New Test For Cervical Cancer Could Save More Lives
January 02, 2008
A new test to detect a virus linked to cervical cancer could improve screening for the disease and save lives and money. The test for the human papilloma virus (HPV) given in addition to the normal Pap smear test could improve the detection rate of abnormal cells in women over 34 years old. Virtually all cases of cervical cancer are positive for HPV. By testing for the presence of the virus, the detection of cervical disease is improved and there is the potential to save even more lives than with the current screening program.The test could also be used to detect borderline cases when the Pap smear results are not conclusive or to reduce the frequency of tests for healthy women.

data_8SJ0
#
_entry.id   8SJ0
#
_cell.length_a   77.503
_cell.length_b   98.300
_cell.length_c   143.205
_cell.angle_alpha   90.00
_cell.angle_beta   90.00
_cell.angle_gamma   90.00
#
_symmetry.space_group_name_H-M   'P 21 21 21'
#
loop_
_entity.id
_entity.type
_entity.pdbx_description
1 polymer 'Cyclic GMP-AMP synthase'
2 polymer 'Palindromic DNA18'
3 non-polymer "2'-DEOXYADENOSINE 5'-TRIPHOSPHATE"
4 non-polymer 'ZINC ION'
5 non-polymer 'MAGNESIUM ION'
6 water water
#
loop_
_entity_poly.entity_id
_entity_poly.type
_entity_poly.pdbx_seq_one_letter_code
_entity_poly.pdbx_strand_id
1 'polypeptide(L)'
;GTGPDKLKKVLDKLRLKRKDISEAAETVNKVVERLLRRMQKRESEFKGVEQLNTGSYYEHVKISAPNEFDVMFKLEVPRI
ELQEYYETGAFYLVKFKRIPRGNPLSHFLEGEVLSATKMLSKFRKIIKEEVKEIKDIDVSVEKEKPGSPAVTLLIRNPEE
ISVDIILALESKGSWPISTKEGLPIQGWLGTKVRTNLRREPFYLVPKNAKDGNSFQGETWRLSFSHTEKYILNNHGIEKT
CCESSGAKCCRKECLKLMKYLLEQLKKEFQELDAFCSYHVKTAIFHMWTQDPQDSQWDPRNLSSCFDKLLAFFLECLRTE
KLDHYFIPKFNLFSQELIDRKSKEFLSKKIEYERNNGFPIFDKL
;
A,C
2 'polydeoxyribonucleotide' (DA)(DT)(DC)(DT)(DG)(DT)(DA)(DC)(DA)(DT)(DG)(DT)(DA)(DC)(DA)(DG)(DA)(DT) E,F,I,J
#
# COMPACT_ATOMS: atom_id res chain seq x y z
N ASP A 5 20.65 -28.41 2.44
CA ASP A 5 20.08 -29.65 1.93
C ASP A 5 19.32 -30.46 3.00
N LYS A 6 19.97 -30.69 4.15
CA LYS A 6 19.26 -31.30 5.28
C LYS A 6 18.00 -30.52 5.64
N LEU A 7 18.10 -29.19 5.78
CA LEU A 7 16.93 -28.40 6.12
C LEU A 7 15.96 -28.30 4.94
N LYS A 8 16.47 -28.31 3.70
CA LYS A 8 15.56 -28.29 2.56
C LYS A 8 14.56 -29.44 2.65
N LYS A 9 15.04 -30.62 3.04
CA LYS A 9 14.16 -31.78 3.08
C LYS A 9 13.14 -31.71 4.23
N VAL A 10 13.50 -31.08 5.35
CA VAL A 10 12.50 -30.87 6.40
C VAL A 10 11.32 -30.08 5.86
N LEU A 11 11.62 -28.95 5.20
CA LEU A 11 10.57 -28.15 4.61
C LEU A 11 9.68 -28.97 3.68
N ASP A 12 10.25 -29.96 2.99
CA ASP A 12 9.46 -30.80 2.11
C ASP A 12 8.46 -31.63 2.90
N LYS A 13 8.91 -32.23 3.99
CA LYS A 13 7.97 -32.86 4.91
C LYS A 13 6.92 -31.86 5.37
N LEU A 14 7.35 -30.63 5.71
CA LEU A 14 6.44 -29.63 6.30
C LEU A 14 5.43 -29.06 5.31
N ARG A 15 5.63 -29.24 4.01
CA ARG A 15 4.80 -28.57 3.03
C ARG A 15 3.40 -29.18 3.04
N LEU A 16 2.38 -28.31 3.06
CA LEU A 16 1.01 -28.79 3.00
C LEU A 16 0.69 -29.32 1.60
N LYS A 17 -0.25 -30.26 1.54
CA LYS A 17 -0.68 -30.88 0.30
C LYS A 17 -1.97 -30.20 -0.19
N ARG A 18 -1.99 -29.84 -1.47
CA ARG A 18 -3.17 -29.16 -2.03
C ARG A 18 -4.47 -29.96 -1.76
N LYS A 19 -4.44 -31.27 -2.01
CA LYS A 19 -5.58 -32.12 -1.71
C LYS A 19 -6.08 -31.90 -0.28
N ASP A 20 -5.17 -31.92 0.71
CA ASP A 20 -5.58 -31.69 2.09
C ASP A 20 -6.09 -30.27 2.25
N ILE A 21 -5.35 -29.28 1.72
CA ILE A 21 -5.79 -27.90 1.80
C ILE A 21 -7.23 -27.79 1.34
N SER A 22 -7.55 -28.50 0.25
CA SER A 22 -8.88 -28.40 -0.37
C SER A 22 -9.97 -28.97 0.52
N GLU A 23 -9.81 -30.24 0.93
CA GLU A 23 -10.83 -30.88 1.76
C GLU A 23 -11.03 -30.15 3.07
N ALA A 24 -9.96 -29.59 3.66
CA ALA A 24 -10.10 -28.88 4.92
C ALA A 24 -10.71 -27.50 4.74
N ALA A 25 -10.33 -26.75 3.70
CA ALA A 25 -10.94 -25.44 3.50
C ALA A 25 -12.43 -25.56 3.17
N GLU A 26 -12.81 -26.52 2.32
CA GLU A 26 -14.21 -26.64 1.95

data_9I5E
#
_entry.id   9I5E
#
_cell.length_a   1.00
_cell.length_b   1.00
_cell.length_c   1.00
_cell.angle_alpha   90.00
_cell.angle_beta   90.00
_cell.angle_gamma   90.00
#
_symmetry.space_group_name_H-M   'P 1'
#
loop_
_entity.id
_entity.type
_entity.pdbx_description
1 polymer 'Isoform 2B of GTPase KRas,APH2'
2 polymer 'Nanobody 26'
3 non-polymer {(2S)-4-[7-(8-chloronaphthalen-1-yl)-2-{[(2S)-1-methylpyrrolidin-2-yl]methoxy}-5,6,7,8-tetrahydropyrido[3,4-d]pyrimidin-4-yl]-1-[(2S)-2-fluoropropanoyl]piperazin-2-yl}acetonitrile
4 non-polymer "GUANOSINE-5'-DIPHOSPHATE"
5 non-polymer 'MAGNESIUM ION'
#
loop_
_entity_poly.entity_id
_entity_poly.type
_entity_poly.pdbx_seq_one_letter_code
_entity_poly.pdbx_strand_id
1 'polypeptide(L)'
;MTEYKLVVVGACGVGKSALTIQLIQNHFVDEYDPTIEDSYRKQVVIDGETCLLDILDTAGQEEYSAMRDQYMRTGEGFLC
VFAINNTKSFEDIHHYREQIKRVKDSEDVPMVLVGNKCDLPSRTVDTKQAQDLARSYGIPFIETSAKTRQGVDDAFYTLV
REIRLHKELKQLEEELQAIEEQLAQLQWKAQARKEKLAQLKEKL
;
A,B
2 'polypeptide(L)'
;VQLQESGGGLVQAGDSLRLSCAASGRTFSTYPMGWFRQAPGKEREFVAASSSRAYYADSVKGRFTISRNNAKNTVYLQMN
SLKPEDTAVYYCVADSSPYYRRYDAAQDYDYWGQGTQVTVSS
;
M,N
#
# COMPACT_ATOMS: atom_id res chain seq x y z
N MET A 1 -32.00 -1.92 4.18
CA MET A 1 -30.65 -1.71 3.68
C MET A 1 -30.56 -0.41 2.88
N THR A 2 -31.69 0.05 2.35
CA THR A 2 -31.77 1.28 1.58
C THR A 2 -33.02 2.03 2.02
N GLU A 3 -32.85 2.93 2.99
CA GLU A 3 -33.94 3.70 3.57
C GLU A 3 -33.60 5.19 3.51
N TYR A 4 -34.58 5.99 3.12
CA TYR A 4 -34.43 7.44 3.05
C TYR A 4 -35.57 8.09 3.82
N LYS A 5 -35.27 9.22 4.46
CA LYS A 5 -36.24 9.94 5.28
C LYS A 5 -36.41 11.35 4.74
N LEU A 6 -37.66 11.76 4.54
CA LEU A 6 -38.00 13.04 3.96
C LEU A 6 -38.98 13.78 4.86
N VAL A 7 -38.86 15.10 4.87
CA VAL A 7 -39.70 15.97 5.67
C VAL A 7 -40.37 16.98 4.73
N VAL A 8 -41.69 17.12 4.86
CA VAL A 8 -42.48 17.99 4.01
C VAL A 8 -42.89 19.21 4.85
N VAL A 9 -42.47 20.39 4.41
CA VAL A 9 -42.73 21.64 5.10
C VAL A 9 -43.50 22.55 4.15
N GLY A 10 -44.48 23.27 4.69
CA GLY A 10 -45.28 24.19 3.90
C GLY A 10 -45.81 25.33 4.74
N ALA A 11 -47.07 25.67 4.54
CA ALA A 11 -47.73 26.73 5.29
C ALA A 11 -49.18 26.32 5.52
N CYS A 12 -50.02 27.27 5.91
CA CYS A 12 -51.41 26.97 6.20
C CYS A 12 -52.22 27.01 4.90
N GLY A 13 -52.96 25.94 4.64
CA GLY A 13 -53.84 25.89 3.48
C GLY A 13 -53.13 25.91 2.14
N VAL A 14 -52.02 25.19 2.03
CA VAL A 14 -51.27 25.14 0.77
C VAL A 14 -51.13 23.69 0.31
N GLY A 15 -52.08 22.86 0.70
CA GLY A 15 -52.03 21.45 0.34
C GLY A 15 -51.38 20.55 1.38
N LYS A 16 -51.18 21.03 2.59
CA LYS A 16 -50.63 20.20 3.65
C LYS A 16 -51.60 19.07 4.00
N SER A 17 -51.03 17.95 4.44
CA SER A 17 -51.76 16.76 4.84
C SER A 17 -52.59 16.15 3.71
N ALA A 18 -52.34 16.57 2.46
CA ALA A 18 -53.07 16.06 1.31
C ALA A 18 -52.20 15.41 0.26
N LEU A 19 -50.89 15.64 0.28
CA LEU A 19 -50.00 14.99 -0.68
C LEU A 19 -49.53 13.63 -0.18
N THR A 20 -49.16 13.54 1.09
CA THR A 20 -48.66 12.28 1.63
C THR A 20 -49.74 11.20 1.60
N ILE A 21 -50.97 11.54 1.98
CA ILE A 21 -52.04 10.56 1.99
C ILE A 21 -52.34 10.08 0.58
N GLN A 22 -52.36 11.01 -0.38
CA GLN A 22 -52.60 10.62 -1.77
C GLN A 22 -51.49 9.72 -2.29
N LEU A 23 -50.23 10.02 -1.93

COMMENT: Cervical cancer is one of the most common cancers in women. If the disease is detected early, before it has spread beyond the cervix, 95 percent of cases are curable. It would be nice to have additional diagnostic tools to screen for this disease. There are nutritional interventions one can employ if cervical cancer is present. That would be high doses of folic acid and injections of B12 into the cervix. Dr. Wright in Washington has had a fair amount of success with this approach. I do not do it in my practice as I refer most of these cases to a local natural gynecologist who uses similar techniques.